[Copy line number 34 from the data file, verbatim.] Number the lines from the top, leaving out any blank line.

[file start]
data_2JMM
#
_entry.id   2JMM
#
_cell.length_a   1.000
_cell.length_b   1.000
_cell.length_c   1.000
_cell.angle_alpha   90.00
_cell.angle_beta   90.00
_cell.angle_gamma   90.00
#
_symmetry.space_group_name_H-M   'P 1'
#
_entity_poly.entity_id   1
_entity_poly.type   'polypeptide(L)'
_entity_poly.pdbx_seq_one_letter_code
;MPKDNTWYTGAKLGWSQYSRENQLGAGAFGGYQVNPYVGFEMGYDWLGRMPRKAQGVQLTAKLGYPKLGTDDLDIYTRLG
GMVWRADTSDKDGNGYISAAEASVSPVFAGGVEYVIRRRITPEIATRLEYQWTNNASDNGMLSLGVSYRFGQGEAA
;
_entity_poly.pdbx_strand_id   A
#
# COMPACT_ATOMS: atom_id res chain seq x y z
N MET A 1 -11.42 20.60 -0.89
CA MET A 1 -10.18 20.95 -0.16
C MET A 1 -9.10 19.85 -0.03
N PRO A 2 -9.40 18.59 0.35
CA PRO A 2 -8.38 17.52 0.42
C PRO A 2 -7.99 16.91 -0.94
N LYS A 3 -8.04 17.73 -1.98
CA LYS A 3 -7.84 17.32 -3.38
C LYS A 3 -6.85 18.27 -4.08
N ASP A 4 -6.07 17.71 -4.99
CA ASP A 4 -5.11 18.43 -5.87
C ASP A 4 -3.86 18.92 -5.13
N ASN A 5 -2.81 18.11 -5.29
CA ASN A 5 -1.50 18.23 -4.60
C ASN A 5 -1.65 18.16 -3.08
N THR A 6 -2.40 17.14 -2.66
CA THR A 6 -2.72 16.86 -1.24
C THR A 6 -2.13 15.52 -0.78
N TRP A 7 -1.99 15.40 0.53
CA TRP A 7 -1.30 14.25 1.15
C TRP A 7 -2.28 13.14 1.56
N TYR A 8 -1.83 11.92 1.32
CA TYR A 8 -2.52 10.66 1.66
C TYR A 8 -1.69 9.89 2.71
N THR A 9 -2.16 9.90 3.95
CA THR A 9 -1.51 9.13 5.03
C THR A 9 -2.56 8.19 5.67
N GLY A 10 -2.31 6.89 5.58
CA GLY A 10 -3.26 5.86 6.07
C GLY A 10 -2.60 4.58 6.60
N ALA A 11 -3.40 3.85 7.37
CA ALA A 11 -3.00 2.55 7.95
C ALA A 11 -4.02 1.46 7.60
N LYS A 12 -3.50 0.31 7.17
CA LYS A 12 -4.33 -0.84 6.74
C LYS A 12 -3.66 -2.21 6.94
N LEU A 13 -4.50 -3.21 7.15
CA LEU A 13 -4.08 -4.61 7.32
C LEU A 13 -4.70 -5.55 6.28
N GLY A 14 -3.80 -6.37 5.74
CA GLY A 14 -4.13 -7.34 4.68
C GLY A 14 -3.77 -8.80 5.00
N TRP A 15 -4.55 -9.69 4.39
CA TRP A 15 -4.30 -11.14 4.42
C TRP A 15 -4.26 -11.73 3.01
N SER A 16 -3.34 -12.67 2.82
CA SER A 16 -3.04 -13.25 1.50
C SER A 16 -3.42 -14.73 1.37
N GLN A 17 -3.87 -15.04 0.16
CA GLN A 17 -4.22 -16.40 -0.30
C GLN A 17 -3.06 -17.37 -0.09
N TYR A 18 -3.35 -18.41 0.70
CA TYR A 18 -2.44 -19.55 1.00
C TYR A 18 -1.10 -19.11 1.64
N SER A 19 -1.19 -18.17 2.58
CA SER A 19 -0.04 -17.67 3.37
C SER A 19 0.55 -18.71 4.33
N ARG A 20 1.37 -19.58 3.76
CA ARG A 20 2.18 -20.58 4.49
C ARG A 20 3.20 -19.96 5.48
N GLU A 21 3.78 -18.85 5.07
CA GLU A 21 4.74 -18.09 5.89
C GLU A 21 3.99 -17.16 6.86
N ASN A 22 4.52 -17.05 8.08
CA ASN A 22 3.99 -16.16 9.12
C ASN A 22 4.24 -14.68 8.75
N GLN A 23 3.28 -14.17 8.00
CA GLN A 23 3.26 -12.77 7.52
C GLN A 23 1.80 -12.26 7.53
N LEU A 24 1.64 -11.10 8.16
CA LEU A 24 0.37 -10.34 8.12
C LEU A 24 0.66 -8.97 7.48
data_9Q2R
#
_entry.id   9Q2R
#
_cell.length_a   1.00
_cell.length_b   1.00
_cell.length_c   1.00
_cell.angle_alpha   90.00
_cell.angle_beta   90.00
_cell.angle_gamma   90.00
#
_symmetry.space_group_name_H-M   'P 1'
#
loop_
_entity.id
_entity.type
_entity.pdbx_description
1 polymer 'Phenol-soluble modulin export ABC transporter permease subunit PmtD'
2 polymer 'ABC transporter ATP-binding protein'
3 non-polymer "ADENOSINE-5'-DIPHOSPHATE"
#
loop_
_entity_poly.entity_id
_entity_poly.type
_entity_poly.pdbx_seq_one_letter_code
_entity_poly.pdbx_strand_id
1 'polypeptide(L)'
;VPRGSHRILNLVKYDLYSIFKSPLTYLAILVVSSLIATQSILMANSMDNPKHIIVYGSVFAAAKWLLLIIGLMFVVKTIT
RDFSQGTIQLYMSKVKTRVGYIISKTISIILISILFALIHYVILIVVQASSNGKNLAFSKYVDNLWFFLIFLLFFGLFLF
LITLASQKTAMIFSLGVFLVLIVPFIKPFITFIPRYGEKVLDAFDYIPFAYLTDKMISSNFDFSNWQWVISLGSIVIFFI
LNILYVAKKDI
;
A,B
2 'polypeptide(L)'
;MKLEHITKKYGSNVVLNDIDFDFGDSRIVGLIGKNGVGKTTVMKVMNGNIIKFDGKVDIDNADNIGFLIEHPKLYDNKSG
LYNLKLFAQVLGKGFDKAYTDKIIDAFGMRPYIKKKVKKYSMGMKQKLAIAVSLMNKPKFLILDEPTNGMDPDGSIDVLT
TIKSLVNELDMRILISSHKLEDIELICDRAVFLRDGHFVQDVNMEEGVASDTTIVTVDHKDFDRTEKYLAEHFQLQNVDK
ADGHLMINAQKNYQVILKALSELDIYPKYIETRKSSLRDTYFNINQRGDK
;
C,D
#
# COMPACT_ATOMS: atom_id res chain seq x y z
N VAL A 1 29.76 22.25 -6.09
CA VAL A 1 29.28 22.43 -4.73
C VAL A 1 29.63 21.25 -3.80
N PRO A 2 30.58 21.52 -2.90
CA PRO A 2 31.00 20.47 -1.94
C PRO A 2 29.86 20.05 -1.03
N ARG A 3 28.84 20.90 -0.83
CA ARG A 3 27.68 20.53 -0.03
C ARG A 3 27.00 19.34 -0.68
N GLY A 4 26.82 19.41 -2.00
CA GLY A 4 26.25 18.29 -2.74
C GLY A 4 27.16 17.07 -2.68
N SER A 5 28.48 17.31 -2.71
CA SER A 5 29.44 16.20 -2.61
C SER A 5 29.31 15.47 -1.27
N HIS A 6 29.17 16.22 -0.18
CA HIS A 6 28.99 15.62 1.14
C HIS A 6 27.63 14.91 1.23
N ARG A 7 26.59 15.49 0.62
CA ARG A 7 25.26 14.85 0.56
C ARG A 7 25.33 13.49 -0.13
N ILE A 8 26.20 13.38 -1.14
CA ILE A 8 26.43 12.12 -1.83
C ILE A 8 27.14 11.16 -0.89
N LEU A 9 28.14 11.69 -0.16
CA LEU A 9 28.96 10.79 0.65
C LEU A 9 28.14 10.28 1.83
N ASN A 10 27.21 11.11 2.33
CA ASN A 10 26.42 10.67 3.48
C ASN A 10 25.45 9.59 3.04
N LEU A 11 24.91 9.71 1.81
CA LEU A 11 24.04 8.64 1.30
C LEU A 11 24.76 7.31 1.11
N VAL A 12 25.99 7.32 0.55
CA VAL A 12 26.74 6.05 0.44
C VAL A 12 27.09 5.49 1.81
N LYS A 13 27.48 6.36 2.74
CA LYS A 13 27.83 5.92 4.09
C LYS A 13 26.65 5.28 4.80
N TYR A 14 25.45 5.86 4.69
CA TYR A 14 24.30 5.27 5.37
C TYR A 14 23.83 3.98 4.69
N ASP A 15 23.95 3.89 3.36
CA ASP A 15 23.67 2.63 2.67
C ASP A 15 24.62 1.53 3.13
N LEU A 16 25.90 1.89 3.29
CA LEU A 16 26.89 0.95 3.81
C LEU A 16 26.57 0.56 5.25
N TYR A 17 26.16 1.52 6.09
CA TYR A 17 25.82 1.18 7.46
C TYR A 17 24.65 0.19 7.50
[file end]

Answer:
C ASP A 4 -3.86 18.92 -5.13